Interview: Bernhard Lang

Interview: Bernhard Lang

Bernhard Lang's new opera ParZeFool – Der Thumbe Thor will be premiered on 4 June 2017 at the Wiener Festwochen staged by Jonathan Meese and conducted by Simone Young. Find out more about the composition in this interview.

Why Richard Wagner and why Parsifal?

On one hand, I began to concentrate on this subject back in the 1980s. At that time, I was going through a Wagnerian phase, where I worked through his complete works. The terms “Entzeitlichung” (detemporalisation) and “unendliche Melodie” (endless melody), the endless “ins Nichts Hineingehen” (going into nothing) in the music were fundamental and fascinating. I was mainly interested in Parsifal and Tristan. The music of Parsifal in particular is a miracle of harmony. Tristan makes harmonic sense after a certain point but Parsifal poses puzzles which refer to later impressionist harmonies. This totally fascinated me. 

Then came the dawning realisation. Because the more carefully you read Wagner, the closer you get to these nasty things that are hidden in his works, like the tedium and the hostility to humans – all these dimensions which led to the political interpretations later on. In Parsifal they are embedded in this fairy-tale world and not so visible at first glance. You only notice it when you consider the work in more detail and break through the magical surface. Put simply, the Hitler quote “whoever wants to understand National Socialist Germany must know Wagner” is not completely unfounded. 

The theme of reinterpreting and rewriting works has been an important theme for me over the last ten years. Parsifal is the crowning glory of this whole series, it is also the longest single piece.

Wagner’s music and lyrics are intimately intertwined. If you change the lyrics, you change the whole dramatization and proportions of the piece.

It is interesting that you mention proportions. I reproduced them exactly as they are in a Pierre-Boulez recording, the remaining proportions are exactly the same as Wagner’s. I only used the technique of ellipsis, simply leaving large parts of the lyrics out, and replacing them with loops of certain lyrics, creating the original version in terms of time using the loops. This was a process, that we – i.e. Jonathan Meese and myself – had already agreed upon in advance, that we would focus on a few key sentences. The looping technique replaces the narrative’s linear nature. This creates a new structure – and this technique really resembles Wagnerian repetition and leitmotif techniques as well as the endless melody. Only someone reading the whole score can understand that the narrative has been reversed and changed. It is an act of subversion, of course, that is clear. I have carried out this subversion with the Wagner lyrics, because I have replaced some individual syllables in them. But for the most part they are the original lyrics.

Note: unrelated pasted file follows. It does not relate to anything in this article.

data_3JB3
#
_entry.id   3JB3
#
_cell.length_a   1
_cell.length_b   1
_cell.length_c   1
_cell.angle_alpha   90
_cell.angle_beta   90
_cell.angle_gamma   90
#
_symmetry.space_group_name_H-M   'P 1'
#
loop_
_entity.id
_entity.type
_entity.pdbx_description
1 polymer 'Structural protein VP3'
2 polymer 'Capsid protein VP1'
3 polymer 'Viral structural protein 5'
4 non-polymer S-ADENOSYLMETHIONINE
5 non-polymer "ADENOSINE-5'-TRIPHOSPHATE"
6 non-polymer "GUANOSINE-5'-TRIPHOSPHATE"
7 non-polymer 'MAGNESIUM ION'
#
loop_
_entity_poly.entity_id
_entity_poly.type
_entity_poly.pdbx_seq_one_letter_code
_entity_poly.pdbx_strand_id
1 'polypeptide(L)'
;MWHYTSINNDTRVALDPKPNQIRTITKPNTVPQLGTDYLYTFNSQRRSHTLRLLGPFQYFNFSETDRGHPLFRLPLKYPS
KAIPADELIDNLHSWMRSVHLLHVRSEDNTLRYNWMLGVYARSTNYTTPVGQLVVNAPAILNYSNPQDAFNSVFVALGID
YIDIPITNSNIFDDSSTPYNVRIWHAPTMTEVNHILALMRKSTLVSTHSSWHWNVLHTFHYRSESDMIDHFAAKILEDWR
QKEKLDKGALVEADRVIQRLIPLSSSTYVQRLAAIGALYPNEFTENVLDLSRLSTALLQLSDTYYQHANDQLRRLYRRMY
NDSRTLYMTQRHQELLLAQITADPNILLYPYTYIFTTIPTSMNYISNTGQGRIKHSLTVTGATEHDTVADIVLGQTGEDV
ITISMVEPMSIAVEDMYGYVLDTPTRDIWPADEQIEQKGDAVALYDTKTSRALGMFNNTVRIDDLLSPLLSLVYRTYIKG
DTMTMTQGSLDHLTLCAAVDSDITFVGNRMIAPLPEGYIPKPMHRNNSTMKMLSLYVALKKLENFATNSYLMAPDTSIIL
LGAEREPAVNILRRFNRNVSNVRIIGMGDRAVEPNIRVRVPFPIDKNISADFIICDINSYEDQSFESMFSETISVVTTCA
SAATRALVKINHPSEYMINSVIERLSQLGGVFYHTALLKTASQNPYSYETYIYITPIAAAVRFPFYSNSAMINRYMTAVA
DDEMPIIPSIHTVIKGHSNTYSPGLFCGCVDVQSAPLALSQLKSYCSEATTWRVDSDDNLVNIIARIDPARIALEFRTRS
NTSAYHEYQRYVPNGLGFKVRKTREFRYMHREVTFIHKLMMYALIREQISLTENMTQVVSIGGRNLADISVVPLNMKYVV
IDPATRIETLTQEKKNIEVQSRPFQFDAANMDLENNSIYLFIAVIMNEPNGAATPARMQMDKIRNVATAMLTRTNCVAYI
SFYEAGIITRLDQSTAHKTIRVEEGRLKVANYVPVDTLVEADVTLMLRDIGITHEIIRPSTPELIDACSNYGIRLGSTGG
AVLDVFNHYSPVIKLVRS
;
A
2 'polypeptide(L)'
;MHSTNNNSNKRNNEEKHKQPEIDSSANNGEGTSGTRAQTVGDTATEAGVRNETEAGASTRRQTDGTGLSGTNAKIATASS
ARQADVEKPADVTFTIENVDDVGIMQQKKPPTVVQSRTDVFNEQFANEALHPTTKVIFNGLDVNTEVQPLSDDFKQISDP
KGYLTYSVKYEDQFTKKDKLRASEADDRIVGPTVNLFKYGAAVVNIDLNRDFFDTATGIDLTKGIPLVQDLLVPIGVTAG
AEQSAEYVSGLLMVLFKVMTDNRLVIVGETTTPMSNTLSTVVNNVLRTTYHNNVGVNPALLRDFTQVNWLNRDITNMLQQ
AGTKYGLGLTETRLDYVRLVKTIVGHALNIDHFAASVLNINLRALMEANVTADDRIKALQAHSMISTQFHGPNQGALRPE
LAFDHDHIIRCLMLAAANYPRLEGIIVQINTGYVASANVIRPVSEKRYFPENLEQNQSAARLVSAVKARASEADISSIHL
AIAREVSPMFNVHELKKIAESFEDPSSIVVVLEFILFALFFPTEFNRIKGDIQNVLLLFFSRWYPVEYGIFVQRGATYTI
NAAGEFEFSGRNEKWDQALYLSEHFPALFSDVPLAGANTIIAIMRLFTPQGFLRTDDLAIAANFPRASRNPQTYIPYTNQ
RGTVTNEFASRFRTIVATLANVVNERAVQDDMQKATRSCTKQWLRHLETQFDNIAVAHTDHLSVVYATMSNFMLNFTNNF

Wagner’s lyrics are put into context in key areas. For example, the names “Schopen/Hauer” and “Gautama Buddha” are mentioned around the key phrase “Durch Mitleid wissend der reine Tor” (the pure fool, enlightened by compassion) in the 1st act.  

This is a technique inspired by Jonathan Meese. I was in Berlin in his studio in Prenzlauer Berg and saw his images of Parsifal, before I had started to compose. These were large images, energetic eruptions and they all have inscriptions. The inscription contains the comment that then appears in the image and also forms a contrast to what is pictured/visualised. It is a technique, in which ideas, motifs, exclamations and marginal comments appear in the image itself. I have incorporated these comments into the piece as my marginal notes and reassigned them to the choir. “Gautama Buddha” obviously alludes to Wagner’s last drama, Die Sieger, a Buddhism-inspired drama. The notion of redemption, which comes from Schopenhauer and is first interpreted sexually in Tristan, and reinterpreted in the direction of a misconstrued Buddhism, a misunderstood Far-Eastern philosophical experience in Parsifal, leads to similar marginal notes as the Gautama Buddha one. These are all small comments, which are actually very cryptic and remain on a secret level, and almost disappear among the action on the stage. Everything remains under the surface.